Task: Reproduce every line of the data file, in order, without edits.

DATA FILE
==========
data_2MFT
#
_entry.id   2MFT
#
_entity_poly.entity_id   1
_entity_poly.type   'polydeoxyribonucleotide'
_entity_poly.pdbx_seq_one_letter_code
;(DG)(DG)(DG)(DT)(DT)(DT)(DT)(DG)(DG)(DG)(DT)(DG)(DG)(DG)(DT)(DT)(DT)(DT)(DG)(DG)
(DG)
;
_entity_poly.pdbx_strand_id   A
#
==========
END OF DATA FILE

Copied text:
data_2MFT
#
_entry.id   2MFT
#
_entity_poly.entity_id   1
_entity_poly.type   'polydeoxyribonucleotide'
_entity_poly.pdbx_seq_one_letter_code
;(DG)(DG)(DG)(DT)(DT)(DT)(DT)(DG)(DG)(DG)(DT)(DG)(DG)(DG)(DT)(DT)(DT)(DT)(DG)(DG)
(DG)
;
_entity_poly.pdbx_strand_id   A
#